Cassini's mission will come to an end with a plunge into Saturn's atmosphere, which will destroy the spacecraft launched in 1997. (NASA/JPL-Caltech)

Note: This post has been updated with new images sent back by Cassini, because HOLY COW!

Scientists just got their first glimpse into the space between Saturn and its rings. And it's pretty stunning.

(NASA/JPL-Caltech/Space Science Institute)

On Wednesday, the NASA space probe Cassini performed the first of 22 planned dives through the rings around the planet. No human-made object had ever ventured so far into those swirling bands of ice and dust particles. Cassini was traveling at speeds of 77,000 mph through regions thick with potentially destructive particles. It had to use its dish-shaped antenna as a shield, preventing any communication with Earth during the dive. All day, scientists anxiously awaited confirmation that their brave little space robot had made it through.

Just before midnight Pacific time, the Deep Space Network (a group of telescopes that communicate with distant objects in space) picked up Cassini's far-off signal. A massive cheer went up at ground control at the Jet Propulsion Laboratory in Pasadena, Calif., as data began streaming the billion miles back to Earth. Cassini had made it through the gap and emerged safely on the other side.

In September, the spacecraft's last dive will have it plummeting straight into Saturn itself, and the probe will be lost forever. But until then, Cassini's “grand finale” promises to deliver some incredible images and some fascinating science.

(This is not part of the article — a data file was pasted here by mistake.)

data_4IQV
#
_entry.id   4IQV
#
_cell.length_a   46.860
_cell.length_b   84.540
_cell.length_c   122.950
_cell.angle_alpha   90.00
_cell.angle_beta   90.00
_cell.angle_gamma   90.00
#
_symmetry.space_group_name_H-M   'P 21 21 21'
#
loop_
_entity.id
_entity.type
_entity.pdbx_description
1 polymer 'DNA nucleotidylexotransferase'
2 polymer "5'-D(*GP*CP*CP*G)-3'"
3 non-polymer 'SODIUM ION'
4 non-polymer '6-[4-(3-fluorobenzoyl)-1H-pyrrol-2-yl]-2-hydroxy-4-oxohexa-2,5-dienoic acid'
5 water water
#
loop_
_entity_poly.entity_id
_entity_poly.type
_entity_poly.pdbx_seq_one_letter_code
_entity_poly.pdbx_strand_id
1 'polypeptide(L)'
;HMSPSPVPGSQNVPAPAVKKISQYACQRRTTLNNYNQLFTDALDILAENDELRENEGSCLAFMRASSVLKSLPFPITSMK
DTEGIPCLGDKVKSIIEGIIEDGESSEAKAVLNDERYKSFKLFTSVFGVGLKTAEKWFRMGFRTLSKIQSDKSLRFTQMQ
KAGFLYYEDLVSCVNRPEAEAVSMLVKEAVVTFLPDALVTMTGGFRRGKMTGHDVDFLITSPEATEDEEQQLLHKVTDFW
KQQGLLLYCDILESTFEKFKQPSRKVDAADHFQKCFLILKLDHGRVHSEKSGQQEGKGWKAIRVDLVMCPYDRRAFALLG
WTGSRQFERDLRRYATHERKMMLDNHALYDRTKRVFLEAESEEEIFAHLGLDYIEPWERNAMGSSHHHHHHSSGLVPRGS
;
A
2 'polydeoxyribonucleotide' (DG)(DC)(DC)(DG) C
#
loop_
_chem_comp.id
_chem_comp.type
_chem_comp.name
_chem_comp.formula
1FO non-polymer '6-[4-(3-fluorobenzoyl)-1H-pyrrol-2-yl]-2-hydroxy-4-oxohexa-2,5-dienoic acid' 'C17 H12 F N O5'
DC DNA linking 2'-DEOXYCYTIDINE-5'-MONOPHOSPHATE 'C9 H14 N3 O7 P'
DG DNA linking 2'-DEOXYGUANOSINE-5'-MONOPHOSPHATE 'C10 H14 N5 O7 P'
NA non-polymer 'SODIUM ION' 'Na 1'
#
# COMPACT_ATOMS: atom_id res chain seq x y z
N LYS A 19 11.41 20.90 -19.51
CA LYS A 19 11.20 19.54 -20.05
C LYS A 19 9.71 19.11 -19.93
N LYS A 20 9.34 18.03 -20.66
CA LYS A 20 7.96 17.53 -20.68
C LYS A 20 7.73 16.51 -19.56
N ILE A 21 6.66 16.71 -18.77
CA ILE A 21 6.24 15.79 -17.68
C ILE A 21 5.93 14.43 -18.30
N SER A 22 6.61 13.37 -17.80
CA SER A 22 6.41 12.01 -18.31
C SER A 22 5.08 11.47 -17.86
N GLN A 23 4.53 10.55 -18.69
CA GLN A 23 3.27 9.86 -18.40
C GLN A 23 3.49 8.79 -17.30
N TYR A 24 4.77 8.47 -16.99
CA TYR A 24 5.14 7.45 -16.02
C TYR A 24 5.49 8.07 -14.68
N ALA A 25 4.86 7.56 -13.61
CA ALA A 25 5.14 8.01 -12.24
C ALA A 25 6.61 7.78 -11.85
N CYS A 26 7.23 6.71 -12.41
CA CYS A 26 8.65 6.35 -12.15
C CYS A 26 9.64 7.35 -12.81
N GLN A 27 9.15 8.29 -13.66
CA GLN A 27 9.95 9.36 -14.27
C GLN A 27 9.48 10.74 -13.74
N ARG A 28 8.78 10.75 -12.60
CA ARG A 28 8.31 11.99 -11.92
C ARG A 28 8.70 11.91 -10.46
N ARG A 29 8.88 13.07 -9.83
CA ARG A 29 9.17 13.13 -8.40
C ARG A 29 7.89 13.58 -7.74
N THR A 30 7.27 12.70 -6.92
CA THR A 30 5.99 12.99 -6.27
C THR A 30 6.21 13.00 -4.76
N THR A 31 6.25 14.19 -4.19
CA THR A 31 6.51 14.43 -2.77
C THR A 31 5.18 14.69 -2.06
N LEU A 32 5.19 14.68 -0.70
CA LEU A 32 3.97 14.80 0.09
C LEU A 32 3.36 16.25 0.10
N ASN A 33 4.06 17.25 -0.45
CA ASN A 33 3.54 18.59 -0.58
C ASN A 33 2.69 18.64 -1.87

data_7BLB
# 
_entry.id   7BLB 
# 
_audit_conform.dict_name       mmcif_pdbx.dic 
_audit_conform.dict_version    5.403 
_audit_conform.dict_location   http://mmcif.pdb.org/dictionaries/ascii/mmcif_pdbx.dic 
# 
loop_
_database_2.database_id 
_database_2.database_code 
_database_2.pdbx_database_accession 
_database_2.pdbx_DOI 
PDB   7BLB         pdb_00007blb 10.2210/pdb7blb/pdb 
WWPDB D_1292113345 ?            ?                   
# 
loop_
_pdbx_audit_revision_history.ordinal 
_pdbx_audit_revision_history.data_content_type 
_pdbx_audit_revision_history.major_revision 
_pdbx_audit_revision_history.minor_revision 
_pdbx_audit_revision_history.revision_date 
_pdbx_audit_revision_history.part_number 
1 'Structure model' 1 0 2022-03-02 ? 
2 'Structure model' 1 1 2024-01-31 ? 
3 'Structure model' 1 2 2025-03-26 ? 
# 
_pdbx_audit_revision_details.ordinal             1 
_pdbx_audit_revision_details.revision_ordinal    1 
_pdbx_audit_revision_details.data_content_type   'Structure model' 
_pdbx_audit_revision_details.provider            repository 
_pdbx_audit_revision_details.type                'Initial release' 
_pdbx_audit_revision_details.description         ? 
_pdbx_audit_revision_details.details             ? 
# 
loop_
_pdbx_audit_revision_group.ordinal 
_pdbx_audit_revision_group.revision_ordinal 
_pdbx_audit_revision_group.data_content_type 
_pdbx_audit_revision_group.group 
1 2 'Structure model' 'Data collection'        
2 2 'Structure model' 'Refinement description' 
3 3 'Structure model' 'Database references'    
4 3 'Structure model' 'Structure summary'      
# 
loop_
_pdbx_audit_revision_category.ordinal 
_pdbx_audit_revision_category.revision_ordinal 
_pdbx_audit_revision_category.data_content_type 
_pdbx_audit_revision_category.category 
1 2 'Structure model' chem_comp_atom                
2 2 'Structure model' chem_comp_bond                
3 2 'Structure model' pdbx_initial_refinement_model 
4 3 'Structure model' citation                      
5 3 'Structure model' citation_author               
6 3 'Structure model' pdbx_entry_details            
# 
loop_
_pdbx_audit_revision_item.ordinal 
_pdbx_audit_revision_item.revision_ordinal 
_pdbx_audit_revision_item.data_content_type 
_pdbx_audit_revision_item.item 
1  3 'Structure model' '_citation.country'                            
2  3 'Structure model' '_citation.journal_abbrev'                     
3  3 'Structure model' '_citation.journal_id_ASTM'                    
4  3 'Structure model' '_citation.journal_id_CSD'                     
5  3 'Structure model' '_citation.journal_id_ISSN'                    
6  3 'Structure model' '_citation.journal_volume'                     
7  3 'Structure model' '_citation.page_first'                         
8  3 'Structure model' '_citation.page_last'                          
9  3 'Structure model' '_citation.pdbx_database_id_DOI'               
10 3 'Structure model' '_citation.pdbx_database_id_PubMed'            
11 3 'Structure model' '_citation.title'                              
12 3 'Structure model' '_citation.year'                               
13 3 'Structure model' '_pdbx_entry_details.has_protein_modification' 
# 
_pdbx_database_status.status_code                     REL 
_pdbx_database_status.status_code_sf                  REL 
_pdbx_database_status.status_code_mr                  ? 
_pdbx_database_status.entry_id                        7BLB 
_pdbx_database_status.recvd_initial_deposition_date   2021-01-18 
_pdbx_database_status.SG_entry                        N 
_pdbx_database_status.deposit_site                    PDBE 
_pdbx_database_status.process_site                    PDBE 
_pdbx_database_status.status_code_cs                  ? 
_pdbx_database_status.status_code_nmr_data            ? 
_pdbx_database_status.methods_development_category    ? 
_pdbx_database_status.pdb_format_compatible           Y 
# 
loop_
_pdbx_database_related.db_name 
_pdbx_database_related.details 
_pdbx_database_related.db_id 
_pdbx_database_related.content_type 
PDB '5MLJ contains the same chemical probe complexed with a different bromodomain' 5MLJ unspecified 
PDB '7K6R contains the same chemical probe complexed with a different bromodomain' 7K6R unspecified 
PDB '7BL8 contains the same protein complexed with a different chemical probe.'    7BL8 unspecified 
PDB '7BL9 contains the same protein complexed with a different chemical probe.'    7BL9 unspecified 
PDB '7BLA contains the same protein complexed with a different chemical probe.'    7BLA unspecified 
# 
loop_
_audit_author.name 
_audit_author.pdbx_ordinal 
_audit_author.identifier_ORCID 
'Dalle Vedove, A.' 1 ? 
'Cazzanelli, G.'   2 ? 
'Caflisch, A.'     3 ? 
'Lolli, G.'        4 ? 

The raw images from the latest dive are being posted on NASA's website as they stream in. Here's some of what Cassini has seen:

A giant hurricane in Saturn's atmosphere. (NASA/JPL-Caltech/Space Science Institute)
Saturn's swirling atmosphere. (NASA/JPL-Caltech/Space Science Institute)
Cassini is giving NASA a closer look at Saturn's atmosphere. (NASA/JPL-Caltech/Space Science Institute)

Saturn's rings (NASA/JPL-Caltech/Space Science Institute)

Saturn's icy moon Enceladus (NASA/JPL-Caltech/Space Science Institute)
Saturn's north pole (NASA/JPL-Caltech/Space Science Institute)

Peering through Saturn's hazy rings (NASA/JPL-Caltech/Space Science Institute)

Saturn's rings (NASA/JPL-Caltech/Space Science Institute)
A storm on Saturn (NASA/JPL-Caltech/Space Science Institute)
Saturn's north pole (NASA/JPL-Caltech/Space Science Institute)
The hexagonal cloud pattern around Saturn's north pole (NASA/JPL-Caltech/Space Science Institute)